14. Next, there is another notable occasion for faith, when the child of God is in apprehension of death through soul-trouble. He is crying, like David in the eighty-eighth psalm, “My soul is full of troubles, and my life draws near to the grave.” Though not absolutely dead concerning spiritual things, still the little life which remains is weak, faint, slumbering, and lethargic. I think I hear you cry, “I am counted with those who go down into the pit: I am as a man who has no strength: free among the dead, like the slain who lie in the grave, whom you remember no more: and they are cut off from your hand.” Now is the time to glorify God by believing the promise. You have the sentence of death in yourself, so that you may not trust in yourself, but in the Lord alone. Your old sins rise up and accuse you: your present evil tendencies, like a rotting body of death, surround you; you find no comfort or joy in life. It seems as though God had given you up, and left you to perish. Though once you rejoiced before him, you are forced to sigh as one forsaken by his God, reserved for destruction. Now, even now, you are on a vantage-ground for glorifying the Lord by faith. It may be that, at this time, you enjoy nothing when you go up to religious services, and in reading or praying at home the chill of death makes every godly exercise a burden. You are so harassed with fears, so worried with cares, so tortured with regrets, and so tried with temptations that you are forced to cry, “My God, my God, why have you forsaken me?” Come, my brother, look to the strong for strength! You can do nothing, it is clear; therefore cast yourself on him who is able to quicken the dead. Is there not foothold here? To you, even to you, though you are moaning out, “Oh wretched man that I am! who shall deliver me from the body of this death?” to you, I say, comes this brave hope, “The Lord is risen indeed,” and he who believes in him, though he were dead, yet he shall live! Believe that word, “I will never leave you, nor forsake you”; and that other, “I give to my sheep eternal life; and they shall never perish, neither shall any man pluck them out of my hand.” Surely, if you remember that God quickens the dead, you can believe that he will preserve your soul when heart and flesh fail you!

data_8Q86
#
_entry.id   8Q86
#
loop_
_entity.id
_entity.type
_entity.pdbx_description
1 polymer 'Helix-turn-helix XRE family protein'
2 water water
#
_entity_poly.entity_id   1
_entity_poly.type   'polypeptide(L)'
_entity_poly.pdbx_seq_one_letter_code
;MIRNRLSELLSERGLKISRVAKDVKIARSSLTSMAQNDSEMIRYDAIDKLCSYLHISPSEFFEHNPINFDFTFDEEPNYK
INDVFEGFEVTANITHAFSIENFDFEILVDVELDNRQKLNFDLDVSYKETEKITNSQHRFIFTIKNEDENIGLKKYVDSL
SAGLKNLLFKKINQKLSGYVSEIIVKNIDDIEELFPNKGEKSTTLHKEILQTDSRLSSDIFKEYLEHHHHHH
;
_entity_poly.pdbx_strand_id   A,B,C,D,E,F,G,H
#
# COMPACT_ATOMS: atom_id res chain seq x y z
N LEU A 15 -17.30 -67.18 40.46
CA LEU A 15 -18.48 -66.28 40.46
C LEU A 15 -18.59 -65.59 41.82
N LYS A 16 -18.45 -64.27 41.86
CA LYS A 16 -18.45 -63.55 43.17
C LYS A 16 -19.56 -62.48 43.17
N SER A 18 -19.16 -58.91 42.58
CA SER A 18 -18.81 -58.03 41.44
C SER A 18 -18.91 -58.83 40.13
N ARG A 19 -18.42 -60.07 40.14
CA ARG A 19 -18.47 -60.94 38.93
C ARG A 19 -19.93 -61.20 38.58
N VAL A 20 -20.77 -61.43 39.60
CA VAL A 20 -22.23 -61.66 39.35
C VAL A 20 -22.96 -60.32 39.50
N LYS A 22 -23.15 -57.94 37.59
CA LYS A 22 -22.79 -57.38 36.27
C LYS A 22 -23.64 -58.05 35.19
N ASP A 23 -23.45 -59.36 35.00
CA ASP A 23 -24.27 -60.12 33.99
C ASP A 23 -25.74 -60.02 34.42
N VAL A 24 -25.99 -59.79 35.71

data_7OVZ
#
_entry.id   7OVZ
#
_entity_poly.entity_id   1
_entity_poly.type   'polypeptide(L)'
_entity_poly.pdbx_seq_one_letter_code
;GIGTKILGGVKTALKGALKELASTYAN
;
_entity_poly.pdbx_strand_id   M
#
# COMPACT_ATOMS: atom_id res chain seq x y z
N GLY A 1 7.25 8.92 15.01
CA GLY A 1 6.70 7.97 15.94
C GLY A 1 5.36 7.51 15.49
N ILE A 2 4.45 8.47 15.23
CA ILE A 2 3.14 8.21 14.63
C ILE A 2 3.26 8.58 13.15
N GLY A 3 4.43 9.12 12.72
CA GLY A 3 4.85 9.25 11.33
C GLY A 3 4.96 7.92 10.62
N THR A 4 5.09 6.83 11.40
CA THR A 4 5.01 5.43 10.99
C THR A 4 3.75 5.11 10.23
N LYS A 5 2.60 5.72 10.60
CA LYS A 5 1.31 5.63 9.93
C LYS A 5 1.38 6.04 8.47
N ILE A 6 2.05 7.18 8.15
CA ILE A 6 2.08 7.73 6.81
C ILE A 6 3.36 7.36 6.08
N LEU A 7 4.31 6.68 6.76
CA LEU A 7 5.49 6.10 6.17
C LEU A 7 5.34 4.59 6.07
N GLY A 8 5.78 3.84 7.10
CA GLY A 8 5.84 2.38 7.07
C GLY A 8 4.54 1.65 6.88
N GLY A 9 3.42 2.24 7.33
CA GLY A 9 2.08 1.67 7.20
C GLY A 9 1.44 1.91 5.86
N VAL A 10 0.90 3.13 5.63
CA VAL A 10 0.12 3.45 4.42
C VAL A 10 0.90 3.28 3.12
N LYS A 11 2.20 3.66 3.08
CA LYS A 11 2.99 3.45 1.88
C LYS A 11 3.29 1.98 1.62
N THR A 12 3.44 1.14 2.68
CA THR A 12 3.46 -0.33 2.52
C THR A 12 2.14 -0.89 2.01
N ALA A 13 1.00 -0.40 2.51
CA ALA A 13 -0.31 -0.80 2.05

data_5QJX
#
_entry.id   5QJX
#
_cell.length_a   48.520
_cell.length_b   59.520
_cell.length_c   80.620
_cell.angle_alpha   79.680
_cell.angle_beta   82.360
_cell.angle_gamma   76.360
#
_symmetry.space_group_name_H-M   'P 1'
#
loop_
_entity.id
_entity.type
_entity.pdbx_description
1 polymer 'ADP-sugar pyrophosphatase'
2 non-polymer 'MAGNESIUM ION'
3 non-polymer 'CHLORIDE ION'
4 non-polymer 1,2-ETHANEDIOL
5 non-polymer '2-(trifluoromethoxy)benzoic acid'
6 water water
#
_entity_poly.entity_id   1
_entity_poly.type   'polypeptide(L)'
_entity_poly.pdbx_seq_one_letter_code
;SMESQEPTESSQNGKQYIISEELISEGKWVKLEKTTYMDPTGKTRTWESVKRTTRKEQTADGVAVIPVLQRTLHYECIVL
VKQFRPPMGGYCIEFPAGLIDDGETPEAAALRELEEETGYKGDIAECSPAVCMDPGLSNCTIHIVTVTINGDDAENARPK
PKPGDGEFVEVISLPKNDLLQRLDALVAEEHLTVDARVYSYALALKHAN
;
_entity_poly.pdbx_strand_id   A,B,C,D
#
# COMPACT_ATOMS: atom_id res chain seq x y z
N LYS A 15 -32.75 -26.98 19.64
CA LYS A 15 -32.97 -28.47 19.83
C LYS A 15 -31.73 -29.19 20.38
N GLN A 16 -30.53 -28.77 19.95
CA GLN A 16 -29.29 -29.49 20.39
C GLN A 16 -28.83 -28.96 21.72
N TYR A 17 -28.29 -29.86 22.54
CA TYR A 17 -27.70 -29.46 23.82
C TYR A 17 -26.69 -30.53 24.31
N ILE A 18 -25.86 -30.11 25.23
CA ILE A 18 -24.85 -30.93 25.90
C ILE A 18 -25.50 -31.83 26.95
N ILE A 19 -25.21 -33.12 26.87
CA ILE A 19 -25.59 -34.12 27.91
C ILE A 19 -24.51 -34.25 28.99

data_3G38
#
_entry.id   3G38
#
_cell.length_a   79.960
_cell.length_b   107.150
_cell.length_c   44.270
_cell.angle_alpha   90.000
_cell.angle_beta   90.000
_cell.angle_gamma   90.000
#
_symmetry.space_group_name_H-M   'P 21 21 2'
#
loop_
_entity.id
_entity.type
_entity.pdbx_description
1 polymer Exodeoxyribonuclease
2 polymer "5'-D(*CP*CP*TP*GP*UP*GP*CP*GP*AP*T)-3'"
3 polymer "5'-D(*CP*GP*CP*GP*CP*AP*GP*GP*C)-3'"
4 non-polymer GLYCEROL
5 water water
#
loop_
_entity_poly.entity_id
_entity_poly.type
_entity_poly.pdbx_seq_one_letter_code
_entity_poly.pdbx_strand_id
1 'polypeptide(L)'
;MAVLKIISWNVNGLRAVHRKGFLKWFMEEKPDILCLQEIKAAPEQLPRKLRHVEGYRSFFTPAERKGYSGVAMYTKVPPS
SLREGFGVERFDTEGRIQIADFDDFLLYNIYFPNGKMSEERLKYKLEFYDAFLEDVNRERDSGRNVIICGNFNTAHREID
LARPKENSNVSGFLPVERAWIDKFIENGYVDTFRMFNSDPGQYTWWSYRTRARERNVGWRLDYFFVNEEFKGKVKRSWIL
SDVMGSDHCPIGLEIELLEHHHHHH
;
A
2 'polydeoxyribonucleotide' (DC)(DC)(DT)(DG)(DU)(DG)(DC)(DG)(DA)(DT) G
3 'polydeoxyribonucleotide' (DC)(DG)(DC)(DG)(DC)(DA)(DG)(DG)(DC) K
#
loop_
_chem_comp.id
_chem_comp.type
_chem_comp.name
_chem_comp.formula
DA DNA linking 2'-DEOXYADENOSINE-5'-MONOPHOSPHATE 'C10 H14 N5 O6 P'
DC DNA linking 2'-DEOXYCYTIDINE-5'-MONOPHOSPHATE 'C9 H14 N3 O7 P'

15. A similar opportunity is offered to another character. When death threatens to reach us through temporal trouble, then we may believe in him who quickens the dead. It may be that the arrows of death have slain your dearest and best, and, at the same time, you have suffered crushing losses in business, sickness of body, and crosses in your family circle. You think you could truly say with David, “All your waves and your billows have gone over me.” If God does not soon intervene, you will either be dead, or worse than dead. You cry, “I am afflicted, and ready to die, from my youth up.” Listen, my brother, listen hopefully. You believe that the trumpet shall sound, and the dead shall be raised. Surely, he who can raise the myriads of the dead, can deliver you out of your killing troubles. He can bring you through the valley of the shadow of death, and give you beauty for ashes. I know he can, and so do you. Doubt no longer, but rest in the life-giving God, and he will deliver you. “Many are the afflictions of the righteous: but the Lord delivers him out of them all”; and so he will deliver you.